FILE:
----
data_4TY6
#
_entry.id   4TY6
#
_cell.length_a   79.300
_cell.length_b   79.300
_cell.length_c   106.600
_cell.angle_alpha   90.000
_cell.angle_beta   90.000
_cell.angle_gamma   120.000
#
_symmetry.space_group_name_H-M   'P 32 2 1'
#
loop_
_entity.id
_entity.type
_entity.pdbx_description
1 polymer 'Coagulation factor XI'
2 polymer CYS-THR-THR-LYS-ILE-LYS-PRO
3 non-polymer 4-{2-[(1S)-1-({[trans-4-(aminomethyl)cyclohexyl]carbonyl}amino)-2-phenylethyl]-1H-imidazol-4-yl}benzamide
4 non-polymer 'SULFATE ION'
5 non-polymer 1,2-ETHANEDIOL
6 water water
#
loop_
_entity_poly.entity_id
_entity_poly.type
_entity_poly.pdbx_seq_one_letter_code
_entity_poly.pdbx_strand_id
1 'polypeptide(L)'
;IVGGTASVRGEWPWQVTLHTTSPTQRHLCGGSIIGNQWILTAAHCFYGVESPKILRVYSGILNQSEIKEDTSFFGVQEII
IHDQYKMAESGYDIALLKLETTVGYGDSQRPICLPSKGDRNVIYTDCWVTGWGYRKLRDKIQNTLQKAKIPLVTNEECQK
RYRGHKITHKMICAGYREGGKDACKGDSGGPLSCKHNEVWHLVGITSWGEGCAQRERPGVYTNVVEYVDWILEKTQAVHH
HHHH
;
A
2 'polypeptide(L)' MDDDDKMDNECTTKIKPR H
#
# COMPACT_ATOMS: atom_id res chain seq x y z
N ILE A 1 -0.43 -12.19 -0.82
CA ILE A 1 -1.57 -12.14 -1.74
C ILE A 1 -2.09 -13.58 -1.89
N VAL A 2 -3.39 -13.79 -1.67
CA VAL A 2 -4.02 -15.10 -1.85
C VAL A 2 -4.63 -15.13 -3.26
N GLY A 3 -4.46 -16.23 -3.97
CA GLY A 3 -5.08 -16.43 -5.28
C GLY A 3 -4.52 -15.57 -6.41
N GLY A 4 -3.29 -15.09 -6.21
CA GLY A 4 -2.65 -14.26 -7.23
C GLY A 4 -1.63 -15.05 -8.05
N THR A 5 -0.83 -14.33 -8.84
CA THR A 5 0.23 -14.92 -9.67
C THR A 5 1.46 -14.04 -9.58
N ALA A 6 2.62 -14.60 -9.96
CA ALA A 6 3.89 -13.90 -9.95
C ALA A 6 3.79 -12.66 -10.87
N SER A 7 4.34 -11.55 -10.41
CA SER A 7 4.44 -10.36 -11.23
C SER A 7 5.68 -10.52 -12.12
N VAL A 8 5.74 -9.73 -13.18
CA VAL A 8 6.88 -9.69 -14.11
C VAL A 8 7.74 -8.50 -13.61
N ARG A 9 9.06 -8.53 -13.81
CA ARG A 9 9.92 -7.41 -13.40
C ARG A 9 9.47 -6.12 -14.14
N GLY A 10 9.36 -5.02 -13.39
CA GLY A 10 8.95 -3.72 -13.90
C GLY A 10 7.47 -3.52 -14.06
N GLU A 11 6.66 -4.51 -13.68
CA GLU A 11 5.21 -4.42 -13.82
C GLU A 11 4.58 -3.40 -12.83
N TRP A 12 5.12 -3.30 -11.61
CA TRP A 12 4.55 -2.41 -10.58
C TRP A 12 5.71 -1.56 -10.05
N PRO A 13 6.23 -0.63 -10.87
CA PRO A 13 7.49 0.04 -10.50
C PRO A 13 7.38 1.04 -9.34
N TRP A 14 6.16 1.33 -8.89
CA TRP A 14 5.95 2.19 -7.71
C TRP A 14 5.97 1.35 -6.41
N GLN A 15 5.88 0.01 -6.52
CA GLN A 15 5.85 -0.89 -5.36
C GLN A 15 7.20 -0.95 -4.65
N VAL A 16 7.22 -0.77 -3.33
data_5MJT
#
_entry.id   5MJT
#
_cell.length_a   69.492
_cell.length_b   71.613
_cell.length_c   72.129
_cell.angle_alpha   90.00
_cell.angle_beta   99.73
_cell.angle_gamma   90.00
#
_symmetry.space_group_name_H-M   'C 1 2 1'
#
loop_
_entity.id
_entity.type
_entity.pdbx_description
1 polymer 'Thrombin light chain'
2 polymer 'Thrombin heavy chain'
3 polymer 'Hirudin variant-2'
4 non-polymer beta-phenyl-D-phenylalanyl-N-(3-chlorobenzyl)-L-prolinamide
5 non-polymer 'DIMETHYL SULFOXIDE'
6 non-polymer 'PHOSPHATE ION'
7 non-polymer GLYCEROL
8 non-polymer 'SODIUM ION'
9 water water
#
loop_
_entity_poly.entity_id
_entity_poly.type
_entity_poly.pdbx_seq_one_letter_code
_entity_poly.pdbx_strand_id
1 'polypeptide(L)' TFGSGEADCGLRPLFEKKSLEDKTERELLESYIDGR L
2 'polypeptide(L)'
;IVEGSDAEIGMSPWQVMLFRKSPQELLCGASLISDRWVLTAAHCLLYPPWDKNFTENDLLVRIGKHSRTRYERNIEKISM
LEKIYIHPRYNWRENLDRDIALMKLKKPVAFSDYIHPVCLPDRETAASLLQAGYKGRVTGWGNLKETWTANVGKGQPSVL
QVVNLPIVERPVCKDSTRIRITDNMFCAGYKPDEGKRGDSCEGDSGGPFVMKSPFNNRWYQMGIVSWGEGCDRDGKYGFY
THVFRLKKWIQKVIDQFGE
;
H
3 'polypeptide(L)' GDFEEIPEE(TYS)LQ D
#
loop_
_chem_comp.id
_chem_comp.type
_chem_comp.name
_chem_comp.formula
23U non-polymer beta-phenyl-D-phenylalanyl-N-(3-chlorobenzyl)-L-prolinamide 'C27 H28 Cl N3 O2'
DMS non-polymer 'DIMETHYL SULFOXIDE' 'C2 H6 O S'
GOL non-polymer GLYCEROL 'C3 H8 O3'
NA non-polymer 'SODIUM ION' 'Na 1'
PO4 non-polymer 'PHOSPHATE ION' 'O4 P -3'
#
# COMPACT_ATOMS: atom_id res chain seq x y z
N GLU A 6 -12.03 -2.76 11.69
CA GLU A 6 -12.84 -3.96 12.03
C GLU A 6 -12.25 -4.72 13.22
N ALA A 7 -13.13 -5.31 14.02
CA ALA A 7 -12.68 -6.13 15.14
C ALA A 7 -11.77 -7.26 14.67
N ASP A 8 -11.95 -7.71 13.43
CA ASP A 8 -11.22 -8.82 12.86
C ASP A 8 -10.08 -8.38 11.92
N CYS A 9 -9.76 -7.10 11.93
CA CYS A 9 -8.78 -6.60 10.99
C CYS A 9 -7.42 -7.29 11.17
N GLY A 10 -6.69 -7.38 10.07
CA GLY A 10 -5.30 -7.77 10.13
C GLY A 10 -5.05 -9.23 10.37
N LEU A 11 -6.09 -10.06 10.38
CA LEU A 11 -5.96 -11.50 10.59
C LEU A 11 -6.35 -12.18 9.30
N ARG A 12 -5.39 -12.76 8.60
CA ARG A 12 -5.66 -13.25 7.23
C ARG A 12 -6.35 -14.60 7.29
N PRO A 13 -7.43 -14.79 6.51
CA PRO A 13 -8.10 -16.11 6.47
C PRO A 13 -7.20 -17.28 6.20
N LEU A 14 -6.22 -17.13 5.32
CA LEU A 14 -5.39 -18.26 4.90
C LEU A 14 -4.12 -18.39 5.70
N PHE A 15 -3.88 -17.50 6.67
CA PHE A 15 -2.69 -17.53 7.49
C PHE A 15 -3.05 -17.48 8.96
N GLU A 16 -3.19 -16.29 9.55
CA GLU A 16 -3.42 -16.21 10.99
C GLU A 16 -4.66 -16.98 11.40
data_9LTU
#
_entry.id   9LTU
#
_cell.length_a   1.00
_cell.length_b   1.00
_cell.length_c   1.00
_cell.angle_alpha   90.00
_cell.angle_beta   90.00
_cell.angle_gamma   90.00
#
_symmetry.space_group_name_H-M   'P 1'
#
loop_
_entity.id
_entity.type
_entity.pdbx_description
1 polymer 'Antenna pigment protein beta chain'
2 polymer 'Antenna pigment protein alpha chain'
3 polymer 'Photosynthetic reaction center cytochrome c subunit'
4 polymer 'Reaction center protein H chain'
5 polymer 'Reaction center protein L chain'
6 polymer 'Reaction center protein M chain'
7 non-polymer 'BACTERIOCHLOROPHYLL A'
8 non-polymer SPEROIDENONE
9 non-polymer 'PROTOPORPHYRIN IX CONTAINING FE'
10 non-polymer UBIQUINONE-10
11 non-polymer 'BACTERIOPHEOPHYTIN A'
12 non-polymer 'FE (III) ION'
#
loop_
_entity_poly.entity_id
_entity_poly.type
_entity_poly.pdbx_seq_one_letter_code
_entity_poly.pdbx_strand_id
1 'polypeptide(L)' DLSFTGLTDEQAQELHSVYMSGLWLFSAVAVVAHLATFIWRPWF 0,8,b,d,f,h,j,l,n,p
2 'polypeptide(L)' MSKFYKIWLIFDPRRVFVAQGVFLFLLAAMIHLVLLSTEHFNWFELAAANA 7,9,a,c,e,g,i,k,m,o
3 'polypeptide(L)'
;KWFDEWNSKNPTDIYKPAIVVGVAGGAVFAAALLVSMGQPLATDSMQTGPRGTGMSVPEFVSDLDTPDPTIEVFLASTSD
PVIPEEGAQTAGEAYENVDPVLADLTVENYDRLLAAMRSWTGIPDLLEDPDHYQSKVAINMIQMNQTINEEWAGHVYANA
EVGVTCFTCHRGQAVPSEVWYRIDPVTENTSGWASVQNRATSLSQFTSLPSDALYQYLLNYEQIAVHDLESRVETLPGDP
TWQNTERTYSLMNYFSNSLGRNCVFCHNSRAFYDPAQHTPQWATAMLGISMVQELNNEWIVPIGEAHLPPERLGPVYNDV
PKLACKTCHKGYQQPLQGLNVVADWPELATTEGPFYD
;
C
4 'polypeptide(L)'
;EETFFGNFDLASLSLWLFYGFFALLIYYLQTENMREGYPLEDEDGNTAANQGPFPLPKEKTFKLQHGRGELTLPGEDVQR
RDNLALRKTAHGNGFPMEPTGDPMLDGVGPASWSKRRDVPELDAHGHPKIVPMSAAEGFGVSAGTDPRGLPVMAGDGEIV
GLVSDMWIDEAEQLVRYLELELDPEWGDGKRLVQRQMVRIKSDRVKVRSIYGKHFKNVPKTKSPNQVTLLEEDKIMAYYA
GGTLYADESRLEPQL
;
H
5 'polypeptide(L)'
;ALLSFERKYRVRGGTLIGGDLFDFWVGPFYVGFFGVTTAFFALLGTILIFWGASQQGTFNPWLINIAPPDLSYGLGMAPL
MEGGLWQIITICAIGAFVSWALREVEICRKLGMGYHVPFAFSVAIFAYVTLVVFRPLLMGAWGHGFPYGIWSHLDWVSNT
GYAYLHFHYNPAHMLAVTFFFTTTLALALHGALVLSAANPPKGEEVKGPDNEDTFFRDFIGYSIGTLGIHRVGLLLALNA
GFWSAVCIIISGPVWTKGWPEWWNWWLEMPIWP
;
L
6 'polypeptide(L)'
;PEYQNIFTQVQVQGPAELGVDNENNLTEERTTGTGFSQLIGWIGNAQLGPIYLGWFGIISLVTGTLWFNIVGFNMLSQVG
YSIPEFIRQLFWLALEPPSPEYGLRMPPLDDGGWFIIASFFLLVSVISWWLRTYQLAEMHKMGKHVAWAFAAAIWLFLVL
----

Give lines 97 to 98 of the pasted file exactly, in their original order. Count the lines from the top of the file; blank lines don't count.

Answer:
_symmetry.space_group_name_H-M   'C 1 2 1'
#